HomeBad Ass AsiansJapanese Latino Photographer Explores Asian America

Japanese Latino Photographer Explores Asian America

Japanese Latino photographer Ricardo Nagaoka’s Gold Mountainhis project with the British Journal of Photography (BJP), explores the spectrum of Asian American identities across the U.S.

Raised in Paraguay until the age of 12 when he moved to Canada, and now based in Portland, OR, Nagaoka struggled with his Asian identity growing up.

He shared with BJP that, lacking Asian role models, he would assimilate to whatever culture was dominant.  “There was not anything else so you start to accept that being Asian, and the stereotypes that come with it, begin to define you,” he told BJP. 

Individuals he photographed and interviewed in the U.S. expressed their own struggles with their identities. For example, Vietnamese American Tracy who grew up in Pennsylvania with “friends [who] were mostly white” stated: “I guess because I was born in the U.S. and only had American friends I didn’t feel Asian American. I was always hanging around American people so I saw them, I didn’t see myself.” Filipino American Dylan adds that “At school you get told that you are the Asian kid so you kind of accept that you are the Asian kid…You begin to make all the stereotypes and jokes part of your identity but, once you reflect, you realize how messed up that is.”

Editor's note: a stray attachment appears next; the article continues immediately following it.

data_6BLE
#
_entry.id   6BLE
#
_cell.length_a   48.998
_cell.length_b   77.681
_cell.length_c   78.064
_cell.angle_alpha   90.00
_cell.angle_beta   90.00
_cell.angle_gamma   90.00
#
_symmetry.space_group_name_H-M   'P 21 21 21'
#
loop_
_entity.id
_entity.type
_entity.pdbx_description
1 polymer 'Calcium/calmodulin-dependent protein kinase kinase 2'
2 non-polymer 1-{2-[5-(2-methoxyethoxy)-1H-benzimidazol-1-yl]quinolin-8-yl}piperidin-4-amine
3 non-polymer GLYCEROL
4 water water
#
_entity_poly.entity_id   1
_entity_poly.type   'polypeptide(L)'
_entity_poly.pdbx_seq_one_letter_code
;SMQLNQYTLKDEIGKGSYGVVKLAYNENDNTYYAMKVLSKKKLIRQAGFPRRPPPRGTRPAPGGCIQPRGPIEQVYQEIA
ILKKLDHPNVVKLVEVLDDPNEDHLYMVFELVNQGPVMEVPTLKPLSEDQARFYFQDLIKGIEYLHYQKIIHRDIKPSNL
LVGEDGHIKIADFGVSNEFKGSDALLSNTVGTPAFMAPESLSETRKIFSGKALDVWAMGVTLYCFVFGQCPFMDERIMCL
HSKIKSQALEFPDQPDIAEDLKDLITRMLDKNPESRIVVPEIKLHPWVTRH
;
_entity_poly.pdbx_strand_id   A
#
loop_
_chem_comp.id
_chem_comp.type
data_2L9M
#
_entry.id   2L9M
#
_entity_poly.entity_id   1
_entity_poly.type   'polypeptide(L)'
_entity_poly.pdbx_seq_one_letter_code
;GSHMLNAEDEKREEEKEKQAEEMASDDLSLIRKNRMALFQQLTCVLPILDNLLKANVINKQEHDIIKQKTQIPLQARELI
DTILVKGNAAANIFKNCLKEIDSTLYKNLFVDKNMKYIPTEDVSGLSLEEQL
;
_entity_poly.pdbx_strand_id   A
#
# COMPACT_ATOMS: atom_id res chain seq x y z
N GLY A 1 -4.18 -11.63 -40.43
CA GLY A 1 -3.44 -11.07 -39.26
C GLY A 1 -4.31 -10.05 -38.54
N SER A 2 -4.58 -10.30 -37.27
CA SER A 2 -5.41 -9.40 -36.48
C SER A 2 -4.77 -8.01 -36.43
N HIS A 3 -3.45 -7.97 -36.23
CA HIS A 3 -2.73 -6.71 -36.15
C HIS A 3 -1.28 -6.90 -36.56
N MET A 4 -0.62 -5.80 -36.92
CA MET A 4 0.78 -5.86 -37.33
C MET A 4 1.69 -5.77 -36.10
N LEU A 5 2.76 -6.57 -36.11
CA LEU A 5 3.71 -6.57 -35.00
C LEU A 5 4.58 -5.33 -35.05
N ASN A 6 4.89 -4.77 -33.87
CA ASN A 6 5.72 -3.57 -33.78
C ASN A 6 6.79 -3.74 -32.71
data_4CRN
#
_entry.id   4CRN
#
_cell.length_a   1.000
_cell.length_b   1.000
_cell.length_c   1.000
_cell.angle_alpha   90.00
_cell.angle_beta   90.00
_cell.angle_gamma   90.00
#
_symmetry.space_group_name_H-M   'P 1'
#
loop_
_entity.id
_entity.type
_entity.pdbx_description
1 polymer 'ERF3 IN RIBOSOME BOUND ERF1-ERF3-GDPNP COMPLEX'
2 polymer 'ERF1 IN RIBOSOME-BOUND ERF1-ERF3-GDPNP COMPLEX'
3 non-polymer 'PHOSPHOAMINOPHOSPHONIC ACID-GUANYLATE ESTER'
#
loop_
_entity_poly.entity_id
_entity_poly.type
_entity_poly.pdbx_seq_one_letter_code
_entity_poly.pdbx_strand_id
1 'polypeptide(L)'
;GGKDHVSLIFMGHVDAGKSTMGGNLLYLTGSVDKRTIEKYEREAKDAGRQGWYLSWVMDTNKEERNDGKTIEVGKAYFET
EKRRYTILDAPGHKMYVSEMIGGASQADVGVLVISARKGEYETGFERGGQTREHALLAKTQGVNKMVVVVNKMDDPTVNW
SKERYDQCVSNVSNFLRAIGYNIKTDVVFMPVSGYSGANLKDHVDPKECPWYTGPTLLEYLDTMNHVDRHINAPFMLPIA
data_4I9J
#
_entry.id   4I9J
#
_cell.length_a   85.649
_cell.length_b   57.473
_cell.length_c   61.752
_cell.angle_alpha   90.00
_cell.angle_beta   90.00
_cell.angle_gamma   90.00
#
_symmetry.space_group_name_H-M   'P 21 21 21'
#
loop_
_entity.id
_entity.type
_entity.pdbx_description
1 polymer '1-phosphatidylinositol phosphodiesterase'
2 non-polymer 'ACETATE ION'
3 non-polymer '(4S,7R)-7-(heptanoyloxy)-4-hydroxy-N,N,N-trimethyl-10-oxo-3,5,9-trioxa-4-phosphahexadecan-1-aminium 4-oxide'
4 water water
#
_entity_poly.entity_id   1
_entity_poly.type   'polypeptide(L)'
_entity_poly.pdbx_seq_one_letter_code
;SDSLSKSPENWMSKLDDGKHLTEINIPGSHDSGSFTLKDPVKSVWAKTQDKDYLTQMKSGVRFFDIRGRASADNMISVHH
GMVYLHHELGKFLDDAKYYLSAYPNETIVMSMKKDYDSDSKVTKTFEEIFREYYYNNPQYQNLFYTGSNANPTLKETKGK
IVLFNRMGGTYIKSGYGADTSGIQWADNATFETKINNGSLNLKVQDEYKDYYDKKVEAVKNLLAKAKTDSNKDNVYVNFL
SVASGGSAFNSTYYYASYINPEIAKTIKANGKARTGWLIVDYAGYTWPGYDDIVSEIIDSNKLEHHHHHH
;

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Celia for @bjp1854 Oakland, CA 2018

A post shared by Ricardo Nagaoka (@hisnameisricardo) on

Nagaoka calls the spectrum of identity that Asian Americans float around in “the in between space.” In this space, individuals are trying to figure out their hyphenated identities. Some, as Tracy points out, opt for only one branch of the multi-pronged identity. Others internalize the racism they face, embedding the stereotypes and jokes into their identities.

Nagaoka and those he photographed and interviewed believe that more Asian representation in mainstream media without the stereotypical tropes will help Asian Americans find themselves in the in between space. 

According to The South China Morning Post, Nagaoka said “[In the media] Asian Americans are rarely depicted…And when we are, we are often forced into these clichéd tropes: the nerdy Asian, the submissive Asian, the exotic Asian. I am looking to create a genuine representation.” 

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